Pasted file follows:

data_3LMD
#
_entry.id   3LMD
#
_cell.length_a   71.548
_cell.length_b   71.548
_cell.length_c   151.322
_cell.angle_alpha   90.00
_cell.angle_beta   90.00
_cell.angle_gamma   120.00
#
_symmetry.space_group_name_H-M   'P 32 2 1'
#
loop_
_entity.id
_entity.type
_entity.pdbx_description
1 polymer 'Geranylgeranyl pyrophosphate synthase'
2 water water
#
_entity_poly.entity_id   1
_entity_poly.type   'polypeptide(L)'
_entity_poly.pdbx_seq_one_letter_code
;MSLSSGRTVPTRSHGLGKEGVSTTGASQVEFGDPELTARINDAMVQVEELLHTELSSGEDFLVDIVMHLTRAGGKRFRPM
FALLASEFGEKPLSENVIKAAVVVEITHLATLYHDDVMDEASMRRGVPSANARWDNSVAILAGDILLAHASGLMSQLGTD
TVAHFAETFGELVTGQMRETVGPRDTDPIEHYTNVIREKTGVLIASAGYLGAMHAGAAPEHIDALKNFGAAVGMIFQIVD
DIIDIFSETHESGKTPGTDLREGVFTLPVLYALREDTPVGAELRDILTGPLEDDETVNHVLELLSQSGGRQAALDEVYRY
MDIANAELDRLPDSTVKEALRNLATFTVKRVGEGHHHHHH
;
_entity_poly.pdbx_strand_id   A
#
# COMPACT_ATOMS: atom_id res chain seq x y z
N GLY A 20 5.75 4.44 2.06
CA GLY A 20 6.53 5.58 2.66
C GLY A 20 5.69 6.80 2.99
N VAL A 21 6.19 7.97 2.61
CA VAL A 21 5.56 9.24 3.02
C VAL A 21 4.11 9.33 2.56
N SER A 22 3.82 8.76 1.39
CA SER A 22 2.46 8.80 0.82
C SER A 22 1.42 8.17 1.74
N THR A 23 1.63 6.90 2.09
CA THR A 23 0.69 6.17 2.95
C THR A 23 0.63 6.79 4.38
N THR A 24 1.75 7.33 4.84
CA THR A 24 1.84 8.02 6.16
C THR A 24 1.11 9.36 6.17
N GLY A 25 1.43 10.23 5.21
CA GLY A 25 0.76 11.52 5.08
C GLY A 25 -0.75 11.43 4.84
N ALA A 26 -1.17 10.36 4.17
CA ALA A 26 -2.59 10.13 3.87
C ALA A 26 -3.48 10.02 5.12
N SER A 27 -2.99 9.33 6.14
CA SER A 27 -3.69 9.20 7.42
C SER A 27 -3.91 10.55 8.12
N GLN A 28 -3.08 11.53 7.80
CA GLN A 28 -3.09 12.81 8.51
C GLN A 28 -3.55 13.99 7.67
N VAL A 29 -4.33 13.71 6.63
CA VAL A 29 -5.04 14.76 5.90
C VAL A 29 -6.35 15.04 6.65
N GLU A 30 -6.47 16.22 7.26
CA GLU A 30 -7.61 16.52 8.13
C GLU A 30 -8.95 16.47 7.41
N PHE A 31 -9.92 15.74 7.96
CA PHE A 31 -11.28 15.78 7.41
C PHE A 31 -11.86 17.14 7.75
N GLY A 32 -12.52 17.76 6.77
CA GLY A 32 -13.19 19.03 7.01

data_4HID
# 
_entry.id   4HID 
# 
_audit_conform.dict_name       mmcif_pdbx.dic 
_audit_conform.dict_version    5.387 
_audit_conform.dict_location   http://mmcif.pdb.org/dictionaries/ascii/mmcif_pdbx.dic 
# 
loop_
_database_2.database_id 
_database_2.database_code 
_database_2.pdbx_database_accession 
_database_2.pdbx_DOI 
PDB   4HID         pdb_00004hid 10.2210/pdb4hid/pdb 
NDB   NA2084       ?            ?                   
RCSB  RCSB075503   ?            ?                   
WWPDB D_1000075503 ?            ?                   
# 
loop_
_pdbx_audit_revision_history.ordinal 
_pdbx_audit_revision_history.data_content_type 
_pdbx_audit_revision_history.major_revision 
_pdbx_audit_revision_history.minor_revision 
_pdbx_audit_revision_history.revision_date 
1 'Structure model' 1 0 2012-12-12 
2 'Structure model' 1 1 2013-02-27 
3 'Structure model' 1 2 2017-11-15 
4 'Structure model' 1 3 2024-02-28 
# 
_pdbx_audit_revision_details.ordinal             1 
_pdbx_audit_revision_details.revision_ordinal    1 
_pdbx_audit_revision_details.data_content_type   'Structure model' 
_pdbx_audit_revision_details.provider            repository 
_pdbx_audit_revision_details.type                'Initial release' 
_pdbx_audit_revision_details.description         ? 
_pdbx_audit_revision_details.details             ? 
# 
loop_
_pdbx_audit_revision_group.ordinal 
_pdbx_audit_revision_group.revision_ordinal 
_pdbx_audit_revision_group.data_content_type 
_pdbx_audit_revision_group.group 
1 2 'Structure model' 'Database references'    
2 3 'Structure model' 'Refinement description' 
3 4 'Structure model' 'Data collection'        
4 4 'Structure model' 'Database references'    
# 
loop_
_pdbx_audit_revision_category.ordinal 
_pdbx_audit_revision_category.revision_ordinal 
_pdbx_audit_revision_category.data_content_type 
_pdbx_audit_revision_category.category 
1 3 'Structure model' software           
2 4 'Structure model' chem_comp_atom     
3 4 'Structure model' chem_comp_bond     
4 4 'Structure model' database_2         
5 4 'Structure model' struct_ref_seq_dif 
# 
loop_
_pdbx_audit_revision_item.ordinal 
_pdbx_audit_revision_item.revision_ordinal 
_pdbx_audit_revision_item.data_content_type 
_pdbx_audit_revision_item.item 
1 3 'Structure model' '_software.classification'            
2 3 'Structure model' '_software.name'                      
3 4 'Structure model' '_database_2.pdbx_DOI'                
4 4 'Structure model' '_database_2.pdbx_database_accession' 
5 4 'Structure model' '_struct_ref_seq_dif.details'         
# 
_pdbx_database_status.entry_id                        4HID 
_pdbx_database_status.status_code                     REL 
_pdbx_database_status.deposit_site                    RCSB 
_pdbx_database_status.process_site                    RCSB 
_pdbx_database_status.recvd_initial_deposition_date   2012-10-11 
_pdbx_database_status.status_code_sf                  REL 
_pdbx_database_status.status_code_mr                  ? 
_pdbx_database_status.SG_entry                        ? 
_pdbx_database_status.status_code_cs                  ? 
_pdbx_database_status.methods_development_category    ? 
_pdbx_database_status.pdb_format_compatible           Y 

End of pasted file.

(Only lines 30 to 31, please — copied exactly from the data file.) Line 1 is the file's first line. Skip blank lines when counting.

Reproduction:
_entity_poly.pdbx_strand_id   A
#